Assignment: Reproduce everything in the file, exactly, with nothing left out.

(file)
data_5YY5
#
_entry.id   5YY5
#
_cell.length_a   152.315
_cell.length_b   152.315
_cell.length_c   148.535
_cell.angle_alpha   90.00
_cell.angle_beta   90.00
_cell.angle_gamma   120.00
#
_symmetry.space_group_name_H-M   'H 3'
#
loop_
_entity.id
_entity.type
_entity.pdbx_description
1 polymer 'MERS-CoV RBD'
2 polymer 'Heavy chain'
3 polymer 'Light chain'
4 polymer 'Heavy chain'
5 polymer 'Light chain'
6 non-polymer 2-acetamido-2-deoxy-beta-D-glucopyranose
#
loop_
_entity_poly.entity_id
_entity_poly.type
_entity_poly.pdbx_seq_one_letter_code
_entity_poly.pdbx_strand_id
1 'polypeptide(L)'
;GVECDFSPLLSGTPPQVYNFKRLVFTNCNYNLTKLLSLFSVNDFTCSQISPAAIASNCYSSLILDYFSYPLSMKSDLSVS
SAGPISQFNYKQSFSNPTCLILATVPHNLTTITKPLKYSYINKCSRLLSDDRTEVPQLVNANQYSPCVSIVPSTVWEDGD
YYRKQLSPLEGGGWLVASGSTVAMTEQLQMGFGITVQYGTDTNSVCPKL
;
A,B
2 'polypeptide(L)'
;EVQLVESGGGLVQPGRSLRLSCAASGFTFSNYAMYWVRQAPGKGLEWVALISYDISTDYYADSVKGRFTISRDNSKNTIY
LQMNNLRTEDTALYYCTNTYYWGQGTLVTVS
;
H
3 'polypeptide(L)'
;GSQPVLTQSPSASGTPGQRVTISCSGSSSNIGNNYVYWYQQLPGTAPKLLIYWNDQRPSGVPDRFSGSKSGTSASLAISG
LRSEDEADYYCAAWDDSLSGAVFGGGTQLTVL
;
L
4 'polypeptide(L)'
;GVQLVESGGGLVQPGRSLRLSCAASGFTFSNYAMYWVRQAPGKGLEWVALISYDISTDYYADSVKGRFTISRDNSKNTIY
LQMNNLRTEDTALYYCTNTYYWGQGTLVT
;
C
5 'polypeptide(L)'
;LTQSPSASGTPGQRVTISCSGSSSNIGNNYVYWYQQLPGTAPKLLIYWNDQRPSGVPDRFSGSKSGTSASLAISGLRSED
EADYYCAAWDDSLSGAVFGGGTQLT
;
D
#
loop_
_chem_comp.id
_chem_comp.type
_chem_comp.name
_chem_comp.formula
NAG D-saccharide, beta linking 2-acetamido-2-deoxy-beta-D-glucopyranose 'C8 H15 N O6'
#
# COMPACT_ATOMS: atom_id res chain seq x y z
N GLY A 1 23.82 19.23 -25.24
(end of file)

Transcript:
data_5YY5
#
_entry.id   5YY5
#
_cell.length_a   152.315
_cell.length_b   152.315
_cell.length_c   148.535
_cell.angle_alpha   90.00
_cell.angle_beta   90.00
_cell.angle_gamma   120.00
#
_symmetry.space_group_name_H-M   'H 3'
#
loop_
_entity.id
_entity.type
_entity.pdbx_description
1 polymer 'MERS-CoV RBD'
2 polymer 'Heavy chain'
3 polymer 'Light chain'
4 polymer 'Heavy chain'
5 polymer 'Light chain'
6 non-polymer 2-acetamido-2-deoxy-beta-D-glucopyranose
#
loop_
_entity_poly.entity_id
_entity_poly.type
_entity_poly.pdbx_seq_one_letter_code
_entity_poly.pdbx_strand_id
1 'polypeptide(L)'
;GVECDFSPLLSGTPPQVYNFKRLVFTNCNYNLTKLLSLFSVNDFTCSQISPAAIASNCYSSLILDYFSYPLSMKSDLSVS
SAGPISQFNYKQSFSNPTCLILATVPHNLTTITKPLKYSYINKCSRLLSDDRTEVPQLVNANQYSPCVSIVPSTVWEDGD
YYRKQLSPLEGGGWLVASGSTVAMTEQLQMGFGITVQYGTDTNSVCPKL
;
A,B
2 'polypeptide(L)'
;EVQLVESGGGLVQPGRSLRLSCAASGFTFSNYAMYWVRQAPGKGLEWVALISYDISTDYYADSVKGRFTISRDNSKNTIY
LQMNNLRTEDTALYYCTNTYYWGQGTLVTVS
;
H
3 'polypeptide(L)'
;GSQPVLTQSPSASGTPGQRVTISCSGSSSNIGNNYVYWYQQLPGTAPKLLIYWNDQRPSGVPDRFSGSKSGTSASLAISG
LRSEDEADYYCAAWDDSLSGAVFGGGTQLTVL
;
L
4 'polypeptide(L)'
;GVQLVESGGGLVQPGRSLRLSCAASGFTFSNYAMYWVRQAPGKGLEWVALISYDISTDYYADSVKGRFTISRDNSKNTIY
LQMNNLRTEDTALYYCTNTYYWGQGTLVT
;
C
5 'polypeptide(L)'
;LTQSPSASGTPGQRVTISCSGSSSNIGNNYVYWYQQLPGTAPKLLIYWNDQRPSGVPDRFSGSKSGTSASLAISGLRSED
EADYYCAAWDDSLSGAVFGGGTQLT
;
D
#
loop_
_chem_comp.id
_chem_comp.type
_chem_comp.name
_chem_comp.formula
NAG D-saccharide, beta linking 2-acetamido-2-deoxy-beta-D-glucopyranose 'C8 H15 N O6'
#
# COMPACT_ATOMS: atom_id res chain seq x y z
N GLY A 1 23.82 19.23 -25.24